Rewards At Last

Campaign Diary

Session 3 (finale) – Rewards at last

“Listen, my children, and you shall hear
Of the midnight ride of Paul Revere,
On the eighteenth of April, in Seventy-five;
Hardly a man is now alive
Who remembers that famous day and year.”
– Paul Revere’s Ride by Henry Wadsworth Longfellow

Welcome back everyone.  This tale may not be nearly as famous nor as momentous as that one, but I hope you, my gentle readers, have at least enjoyed the telling.  As you may recall we left our heroes in an eerie chamber beneath an ancient statue.  They had managed to solve certain puzzles and riddles and had at last acquired some real loot.  Let’s see what they got.   Fair warning:  this post may be a little more “inside baseball” than the previous ones, simply because I want to highlight the process of determining random treasure, and because I want to share some nifty ideas of my own that I came up with along the way.

treasure_pileThis was their first real treasure hoard.  I wanted it to be significant enough to be memorable.  The module provided this helpful advice. “The prize inside the chest depends on the level of the characters, the size of the group and the world in which the campaign takes place.  The DM should prepare the treasure in advance.” Great.  No real help at all.  So, I called a break  and pulled out the DMG. It has a wonderful section for just this purpose.

There it was right on p. 133 in big bold letters “Random Treasure”.  I flipped through a few more pages and found the Treasure Hoard: Challenge 0-4 table.  From here on out it was up to the dice.  Starting with the coins I rolled up 14 for silver and 5 for gold.  The table would have me multiply these values by  100 and 10 respectively, but I decided not to make my players filthy rich on their first outing.  I also opted to ignore the copper.  A percentile role of 86 gave me 2d4 art objects and 1d4 magic items.  I maxed out both rolls for these.  So, there were 8 art objects and 4 magic items.  I had an idea for the art objects and let the dice decide the others.  What I rolled up was some armor, a leather bag, and two weapons.  Here’s how I described the loot.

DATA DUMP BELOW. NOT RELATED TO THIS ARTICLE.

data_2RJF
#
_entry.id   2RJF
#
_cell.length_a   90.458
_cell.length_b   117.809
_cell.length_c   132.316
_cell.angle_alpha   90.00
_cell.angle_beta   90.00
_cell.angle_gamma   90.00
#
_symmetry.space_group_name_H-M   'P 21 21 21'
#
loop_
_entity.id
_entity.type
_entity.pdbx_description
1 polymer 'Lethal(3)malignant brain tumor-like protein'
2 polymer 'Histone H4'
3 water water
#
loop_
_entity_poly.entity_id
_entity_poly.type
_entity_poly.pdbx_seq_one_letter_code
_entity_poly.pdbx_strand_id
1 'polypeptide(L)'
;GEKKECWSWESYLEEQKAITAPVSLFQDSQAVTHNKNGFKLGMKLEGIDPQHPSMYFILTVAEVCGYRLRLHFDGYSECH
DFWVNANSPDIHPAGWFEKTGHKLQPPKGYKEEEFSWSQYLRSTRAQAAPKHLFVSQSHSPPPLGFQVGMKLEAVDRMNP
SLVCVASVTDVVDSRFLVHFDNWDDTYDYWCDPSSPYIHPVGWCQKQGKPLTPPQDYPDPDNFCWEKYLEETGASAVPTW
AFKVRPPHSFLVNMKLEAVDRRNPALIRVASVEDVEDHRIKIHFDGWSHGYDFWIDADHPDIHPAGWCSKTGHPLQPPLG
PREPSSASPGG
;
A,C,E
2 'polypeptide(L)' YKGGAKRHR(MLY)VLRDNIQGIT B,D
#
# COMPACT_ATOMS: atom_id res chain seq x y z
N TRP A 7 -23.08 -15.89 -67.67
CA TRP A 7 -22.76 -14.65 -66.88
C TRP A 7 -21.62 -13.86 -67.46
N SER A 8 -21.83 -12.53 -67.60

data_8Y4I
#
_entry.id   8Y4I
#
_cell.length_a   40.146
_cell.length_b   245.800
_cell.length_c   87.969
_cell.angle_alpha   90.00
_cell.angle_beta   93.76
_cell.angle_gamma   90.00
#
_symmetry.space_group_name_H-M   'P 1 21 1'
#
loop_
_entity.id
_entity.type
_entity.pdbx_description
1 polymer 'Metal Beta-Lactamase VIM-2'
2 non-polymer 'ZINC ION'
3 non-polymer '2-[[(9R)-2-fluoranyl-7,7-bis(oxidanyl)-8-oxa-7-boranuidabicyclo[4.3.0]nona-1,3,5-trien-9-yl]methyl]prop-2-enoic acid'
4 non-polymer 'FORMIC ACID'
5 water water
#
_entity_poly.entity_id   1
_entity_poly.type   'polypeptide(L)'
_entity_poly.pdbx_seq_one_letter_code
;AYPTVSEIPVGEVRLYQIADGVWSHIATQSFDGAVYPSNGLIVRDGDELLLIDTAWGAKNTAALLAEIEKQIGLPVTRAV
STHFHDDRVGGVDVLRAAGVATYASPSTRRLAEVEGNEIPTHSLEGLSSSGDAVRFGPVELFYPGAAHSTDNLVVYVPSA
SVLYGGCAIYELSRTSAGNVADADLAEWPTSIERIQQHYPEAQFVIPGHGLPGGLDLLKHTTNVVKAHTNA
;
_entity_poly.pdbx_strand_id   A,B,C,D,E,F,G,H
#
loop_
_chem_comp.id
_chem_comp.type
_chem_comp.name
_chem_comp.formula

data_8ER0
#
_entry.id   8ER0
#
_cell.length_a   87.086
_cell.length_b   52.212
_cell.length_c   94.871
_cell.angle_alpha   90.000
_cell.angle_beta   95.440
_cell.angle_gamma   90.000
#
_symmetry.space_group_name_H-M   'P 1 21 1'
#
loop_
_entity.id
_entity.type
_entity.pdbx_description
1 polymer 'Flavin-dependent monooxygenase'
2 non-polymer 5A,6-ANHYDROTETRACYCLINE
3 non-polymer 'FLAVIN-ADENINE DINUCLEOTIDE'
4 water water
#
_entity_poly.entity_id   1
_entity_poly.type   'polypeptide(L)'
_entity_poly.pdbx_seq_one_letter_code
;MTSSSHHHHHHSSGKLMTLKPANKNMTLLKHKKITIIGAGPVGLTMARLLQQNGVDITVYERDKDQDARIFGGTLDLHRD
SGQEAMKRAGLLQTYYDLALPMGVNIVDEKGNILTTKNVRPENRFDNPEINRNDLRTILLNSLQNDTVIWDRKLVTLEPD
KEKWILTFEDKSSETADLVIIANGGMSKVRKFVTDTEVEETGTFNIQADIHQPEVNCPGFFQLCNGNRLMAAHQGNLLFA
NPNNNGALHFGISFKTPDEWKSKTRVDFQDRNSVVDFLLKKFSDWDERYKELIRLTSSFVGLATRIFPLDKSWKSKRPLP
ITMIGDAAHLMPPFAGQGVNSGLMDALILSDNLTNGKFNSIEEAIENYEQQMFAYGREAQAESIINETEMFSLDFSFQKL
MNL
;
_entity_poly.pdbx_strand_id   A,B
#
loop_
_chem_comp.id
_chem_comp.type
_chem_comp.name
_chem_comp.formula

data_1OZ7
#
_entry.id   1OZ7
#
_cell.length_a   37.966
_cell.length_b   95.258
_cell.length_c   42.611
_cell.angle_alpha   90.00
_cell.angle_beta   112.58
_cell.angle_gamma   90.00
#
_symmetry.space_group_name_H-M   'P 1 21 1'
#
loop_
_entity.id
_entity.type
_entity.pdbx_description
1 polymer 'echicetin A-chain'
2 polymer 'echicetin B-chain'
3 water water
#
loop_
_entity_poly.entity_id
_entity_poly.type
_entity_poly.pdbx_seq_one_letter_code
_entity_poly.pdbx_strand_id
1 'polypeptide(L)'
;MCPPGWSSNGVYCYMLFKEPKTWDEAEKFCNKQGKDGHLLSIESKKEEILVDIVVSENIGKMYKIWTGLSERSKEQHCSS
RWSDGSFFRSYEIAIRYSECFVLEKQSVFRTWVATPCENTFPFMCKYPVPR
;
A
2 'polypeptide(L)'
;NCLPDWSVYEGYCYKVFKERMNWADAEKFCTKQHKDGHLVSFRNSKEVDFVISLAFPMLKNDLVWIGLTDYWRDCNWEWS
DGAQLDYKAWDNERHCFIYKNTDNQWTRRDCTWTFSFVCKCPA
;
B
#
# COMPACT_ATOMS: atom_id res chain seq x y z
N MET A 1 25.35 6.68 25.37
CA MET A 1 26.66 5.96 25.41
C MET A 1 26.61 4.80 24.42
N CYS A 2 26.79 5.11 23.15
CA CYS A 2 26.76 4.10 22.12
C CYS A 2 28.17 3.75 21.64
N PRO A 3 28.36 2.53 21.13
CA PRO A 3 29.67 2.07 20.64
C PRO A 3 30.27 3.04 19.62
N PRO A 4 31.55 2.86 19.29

“You open the chest and find an unusual assortment of items.  There are two small cloth bags, one of which is dry-rotted and nearly crumbled to dust.  Beneath that are several larger parcels wrapped in old cloth which was probably quite fine when new but is now faded, brittle, and fragile.”